Wiktionary defines compersion as:
- The feeling of joy one has experiencing another’s joy, such as in witnessing a toddler’s joy and feeling joy in response.
- The feeling of joy associated with seeing a loved one love another; contrasted with jealousy.
There’s been a lot of talk lately, around the ol’ Lokean campfire, about jealousy and strife in our circles, particularly in social media posts. Tension occasionally erupts between so-called “Baby Lokeans” and the more experienced devotees, between those who are “serious” in their practices and those who seem to take Loki too lightly, and sometimes even between Loki’s godspouses (and/or godspouses and non-godspouses). Sometimes people bail from these online communities because they just can’t take it anymore.
I have a modest proposal (somewhat different from Jonathan Swift’s, though Swift is a family name…). And that proposal is that we consciously cultivate compersion as a community, personal, and spiritual value. This doesn’t mean that we throw our own discernment or feelings out the window and obligingly wallow in whatever might seem odd or nonsensical to us, but to at least feel happy FOR the other Lokean, if nothing else. The polyam and non-monogamy folks have been cultivating compersion for years (and yeah, it can be a struggle). Here’s a good article from Elisabeth Sheff, Ph.D., a person I respect.
Annoyed by a Marvel fanperson posting their tale of a drunken dream orgy with a Hiddleston look-alike? Feel something like happiness for them (even as you restrain your snark and scroll quickly past the comment section). They’re just “longing to publish [their] prosperous love” (Pride and Prejudice, Jane Austen).
Miffed by another godspouse’s account of hot vibratory tantric encounters with the patron deity of your polytheistic pantheon(s)? Get over it. Be glad for them. That person may have been working for years on a complex meditative practice with Loki as a cosmic daka, yielding revelations of Asgard and the other eight worlds as a sort of Vajra mandala. This person may simply want to share the numinous fruits of their labor for the good of all sentient beings (or they might want to sell you the best damn vibrator on the planet). Try to ignore your suspicions that they’re simply boasting.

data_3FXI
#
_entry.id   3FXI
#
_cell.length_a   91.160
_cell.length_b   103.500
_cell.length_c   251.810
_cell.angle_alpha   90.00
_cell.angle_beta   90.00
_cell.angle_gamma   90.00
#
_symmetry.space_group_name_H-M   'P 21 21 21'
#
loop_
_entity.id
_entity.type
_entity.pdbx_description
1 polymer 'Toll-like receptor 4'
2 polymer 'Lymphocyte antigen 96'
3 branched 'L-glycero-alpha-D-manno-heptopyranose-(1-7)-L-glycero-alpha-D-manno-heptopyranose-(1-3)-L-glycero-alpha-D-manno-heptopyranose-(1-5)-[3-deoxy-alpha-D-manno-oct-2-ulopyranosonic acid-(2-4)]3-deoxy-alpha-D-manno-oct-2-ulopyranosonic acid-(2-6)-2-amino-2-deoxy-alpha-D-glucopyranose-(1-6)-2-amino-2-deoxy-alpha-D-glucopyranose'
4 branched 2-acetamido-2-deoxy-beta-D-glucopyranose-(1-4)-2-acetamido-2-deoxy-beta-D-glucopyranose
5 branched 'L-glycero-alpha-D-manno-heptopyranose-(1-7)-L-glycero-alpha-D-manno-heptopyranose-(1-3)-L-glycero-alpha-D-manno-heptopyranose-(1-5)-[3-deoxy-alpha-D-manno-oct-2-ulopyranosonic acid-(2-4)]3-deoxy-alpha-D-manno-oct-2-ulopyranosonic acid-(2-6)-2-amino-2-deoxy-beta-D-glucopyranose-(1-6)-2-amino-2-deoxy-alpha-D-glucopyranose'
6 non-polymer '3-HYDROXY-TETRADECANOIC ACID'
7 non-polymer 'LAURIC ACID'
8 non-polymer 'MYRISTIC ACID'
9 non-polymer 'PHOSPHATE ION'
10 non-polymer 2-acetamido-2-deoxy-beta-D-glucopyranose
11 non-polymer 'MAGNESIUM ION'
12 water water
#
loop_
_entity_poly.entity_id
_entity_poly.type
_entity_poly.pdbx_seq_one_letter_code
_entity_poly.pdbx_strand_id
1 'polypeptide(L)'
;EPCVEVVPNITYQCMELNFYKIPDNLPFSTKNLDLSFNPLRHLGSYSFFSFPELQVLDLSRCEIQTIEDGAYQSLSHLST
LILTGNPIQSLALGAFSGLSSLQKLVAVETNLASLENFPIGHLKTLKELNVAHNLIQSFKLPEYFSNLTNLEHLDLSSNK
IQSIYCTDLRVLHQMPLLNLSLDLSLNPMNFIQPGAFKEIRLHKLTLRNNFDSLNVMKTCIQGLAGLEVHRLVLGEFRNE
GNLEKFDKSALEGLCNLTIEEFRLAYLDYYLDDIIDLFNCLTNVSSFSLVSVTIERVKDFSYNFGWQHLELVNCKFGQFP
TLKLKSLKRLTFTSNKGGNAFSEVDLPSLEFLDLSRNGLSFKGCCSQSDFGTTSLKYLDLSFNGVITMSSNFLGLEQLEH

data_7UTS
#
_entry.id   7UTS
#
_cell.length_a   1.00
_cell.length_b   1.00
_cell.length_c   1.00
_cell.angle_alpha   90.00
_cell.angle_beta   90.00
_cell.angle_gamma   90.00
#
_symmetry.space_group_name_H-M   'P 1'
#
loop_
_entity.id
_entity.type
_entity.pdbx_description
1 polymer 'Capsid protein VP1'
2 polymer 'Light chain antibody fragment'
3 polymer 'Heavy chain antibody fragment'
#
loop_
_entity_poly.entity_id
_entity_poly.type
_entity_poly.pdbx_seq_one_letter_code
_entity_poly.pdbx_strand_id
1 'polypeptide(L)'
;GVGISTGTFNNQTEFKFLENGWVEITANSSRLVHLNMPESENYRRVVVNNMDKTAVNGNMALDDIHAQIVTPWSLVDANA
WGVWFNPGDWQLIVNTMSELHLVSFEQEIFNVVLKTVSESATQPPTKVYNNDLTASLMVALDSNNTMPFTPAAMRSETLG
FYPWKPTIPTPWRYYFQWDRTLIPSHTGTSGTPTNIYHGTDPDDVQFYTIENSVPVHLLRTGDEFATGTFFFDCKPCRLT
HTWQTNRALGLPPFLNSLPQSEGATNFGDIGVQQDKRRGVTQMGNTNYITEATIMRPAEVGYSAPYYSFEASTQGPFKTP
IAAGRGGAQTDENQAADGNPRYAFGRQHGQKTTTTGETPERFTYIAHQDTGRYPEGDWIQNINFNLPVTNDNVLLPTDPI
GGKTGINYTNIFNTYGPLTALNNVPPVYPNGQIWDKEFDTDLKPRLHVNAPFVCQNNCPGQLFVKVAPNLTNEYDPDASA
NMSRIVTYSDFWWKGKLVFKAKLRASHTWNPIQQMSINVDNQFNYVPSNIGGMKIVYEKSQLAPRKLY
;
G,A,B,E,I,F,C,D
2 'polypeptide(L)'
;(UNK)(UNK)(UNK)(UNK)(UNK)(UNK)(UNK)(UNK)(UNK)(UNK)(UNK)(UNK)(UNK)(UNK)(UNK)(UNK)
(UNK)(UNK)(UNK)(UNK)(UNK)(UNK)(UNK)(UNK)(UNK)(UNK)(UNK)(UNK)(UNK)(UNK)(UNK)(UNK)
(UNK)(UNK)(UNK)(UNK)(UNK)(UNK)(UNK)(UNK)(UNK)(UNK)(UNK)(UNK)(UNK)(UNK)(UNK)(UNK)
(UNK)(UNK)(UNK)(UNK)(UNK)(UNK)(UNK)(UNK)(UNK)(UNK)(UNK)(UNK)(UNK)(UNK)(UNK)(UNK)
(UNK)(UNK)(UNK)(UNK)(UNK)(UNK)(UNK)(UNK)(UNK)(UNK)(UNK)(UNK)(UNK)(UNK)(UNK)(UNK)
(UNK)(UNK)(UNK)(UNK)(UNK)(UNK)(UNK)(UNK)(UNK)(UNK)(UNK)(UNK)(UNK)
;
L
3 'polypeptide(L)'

Besides, Loki’s marvelous ability to be in many places (and shapes) at once benefit all of us, godspouse or not.
Right? (Let’s assume we can all agree to that…)
Are you squicked because someone’s relentless oversharing reminds you too much of your own gushing newbie self, once upon a time? Focus instead on the wonder of your own passionate path and leave others to their own discoveries (and later embarrassments). Feel joy for them as a fellow traveler. Like most of us, they too will grow into a deeper understanding of their own wyrd, though they might not develop the classy restraint of Jane Austen (who is really very funny).
I’ll admit it. There are times when I want to stuff my eye sockets with cotton balls. Some things I cannot unsee. Some things I wish I’d never read. I have the same response in supermarkets, though, and if someone wants to fill their shopping cart with twelve cartons of Hostess Ding Dongs to dedicate to Loki (or feed to their children), it’s really none of my affair.
Yes, you can leave a group if it no longer serves you. No, you don’t have to read or respond to drivel. But try to allow for the possibility of other paths to joy and discovery, even as you rush to log out. After all, our own path beckons beyond the keyboard–whether silly or severe or all of the above. We can have gobs more fun with that.
Compersion may be key to creating and nurturing frith in our online halls. Let’s see what happens when we are honestly happy for our Lokean kin, no matter how much we weary of godPhone™ text messages and runic bitch slaps.
Hail Loki! Have another donut!
P.S. The above is general observation and nothing that pertains to anyone in particular, except that paragraph five (counting after the definition) is me making fun of myself.